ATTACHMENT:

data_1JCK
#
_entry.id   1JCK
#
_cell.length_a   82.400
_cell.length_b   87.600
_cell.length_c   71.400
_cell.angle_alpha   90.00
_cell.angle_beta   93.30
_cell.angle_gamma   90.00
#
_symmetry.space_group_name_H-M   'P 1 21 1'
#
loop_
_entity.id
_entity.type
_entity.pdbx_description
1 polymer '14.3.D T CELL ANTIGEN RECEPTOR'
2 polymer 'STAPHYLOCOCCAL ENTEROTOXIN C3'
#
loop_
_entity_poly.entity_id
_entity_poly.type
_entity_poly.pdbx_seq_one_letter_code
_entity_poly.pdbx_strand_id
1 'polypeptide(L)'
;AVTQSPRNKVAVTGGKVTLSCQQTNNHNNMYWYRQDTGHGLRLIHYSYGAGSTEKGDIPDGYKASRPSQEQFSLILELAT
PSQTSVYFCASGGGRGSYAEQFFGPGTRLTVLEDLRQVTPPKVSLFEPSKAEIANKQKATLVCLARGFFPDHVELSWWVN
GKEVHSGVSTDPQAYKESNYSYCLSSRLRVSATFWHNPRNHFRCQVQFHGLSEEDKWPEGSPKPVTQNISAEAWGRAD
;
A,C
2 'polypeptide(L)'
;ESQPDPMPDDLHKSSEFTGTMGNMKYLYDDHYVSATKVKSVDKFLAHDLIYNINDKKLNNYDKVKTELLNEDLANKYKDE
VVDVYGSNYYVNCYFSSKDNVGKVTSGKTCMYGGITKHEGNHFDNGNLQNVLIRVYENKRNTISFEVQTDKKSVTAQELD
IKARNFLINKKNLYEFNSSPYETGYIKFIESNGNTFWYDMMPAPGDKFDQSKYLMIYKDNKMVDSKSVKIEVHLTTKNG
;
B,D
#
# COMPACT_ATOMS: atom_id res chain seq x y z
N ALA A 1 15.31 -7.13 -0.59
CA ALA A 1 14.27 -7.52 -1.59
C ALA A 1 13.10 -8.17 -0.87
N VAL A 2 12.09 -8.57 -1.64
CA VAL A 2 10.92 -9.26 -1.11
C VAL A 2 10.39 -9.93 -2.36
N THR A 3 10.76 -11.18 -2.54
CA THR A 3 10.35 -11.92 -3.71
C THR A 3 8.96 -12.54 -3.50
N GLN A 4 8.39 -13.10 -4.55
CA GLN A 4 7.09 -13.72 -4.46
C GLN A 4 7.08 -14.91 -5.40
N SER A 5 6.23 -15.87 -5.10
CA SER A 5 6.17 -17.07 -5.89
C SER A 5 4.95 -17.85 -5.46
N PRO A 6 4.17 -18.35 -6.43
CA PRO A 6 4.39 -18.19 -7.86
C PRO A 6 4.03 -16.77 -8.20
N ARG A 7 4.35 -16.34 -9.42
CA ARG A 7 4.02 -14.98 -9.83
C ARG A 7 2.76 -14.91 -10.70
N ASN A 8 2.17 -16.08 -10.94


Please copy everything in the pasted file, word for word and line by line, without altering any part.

data_1JCK
#
_entry.id   1JCK
#
_cell.length_a   82.400
_cell.length_b   87.600
_cell.length_c   71.400
_cell.angle_alpha   90.00
_cell.angle_beta   93.30
_cell.angle_gamma   90.00
#
_symmetry.space_group_name_H-M   'P 1 21 1'
#
loop_
_entity.id
_entity.type
_entity.pdbx_description
1 polymer '14.3.D T CELL ANTIGEN RECEPTOR'
2 polymer 'STAPHYLOCOCCAL ENTEROTOXIN C3'
#
loop_
_entity_poly.entity_id
_entity_poly.type
_entity_poly.pdbx_seq_one_letter_code
_entity_poly.pdbx_strand_id
1 'polypeptide(L)'
;AVTQSPRNKVAVTGGKVTLSCQQTNNHNNMYWYRQDTGHGLRLIHYSYGAGSTEKGDIPDGYKASRPSQEQFSLILELAT
PSQTSVYFCASGGGRGSYAEQFFGPGTRLTVLEDLRQVTPPKVSLFEPSKAEIANKQKATLVCLARGFFPDHVELSWWVN
GKEVHSGVSTDPQAYKESNYSYCLSSRLRVSATFWHNPRNHFRCQVQFHGLSEEDKWPEGSPKPVTQNISAEAWGRAD
;
A,C
2 'polypeptide(L)'
;ESQPDPMPDDLHKSSEFTGTMGNMKYLYDDHYVSATKVKSVDKFLAHDLIYNINDKKLNNYDKVKTELLNEDLANKYKDE
VVDVYGSNYYVNCYFSSKDNVGKVTSGKTCMYGGITKHEGNHFDNGNLQNVLIRVYENKRNTISFEVQTDKKSVTAQELD
IKARNFLINKKNLYEFNSSPYETGYIKFIESNGNTFWYDMMPAPGDKFDQSKYLMIYKDNKMVDSKSVKIEVHLTTKNG
;
B,D
#
# COMPACT_ATOMS: atom_id res chain seq x y z
N ALA A 1 15.31 -7.13 -0.59
CA ALA A 1 14.27 -7.52 -1.59
C ALA A 1 13.10 -8.17 -0.87
N VAL A 2 12.09 -8.57 -1.64
CA VAL A 2 10.92 -9.26 -1.11
C VAL A 2 10.39 -9.93 -2.36
N THR A 3 10.76 -11.18 -2.54
CA THR A 3 10.35 -11.92 -3.71
C THR A 3 8.96 -12.54 -3.50
N GLN A 4 8.39 -13.10 -4.55
CA GLN A 4 7.09 -13.72 -4.46
C GLN A 4 7.08 -14.91 -5.40
N SER A 5 6.23 -15.87 -5.10
CA SER A 5 6.17 -17.07 -5.89
C SER A 5 4.95 -17.85 -5.46
N PRO A 6 4.17 -18.35 -6.43
CA PRO A 6 4.39 -18.19 -7.86
C PRO A 6 4.03 -16.77 -8.20
N ARG A 7 4.35 -16.34 -9.42
CA ARG A 7 4.02 -14.98 -9.83
C ARG A 7 2.76 -14.91 -10.70
N ASN A 8 2.17 -16.08 -10.94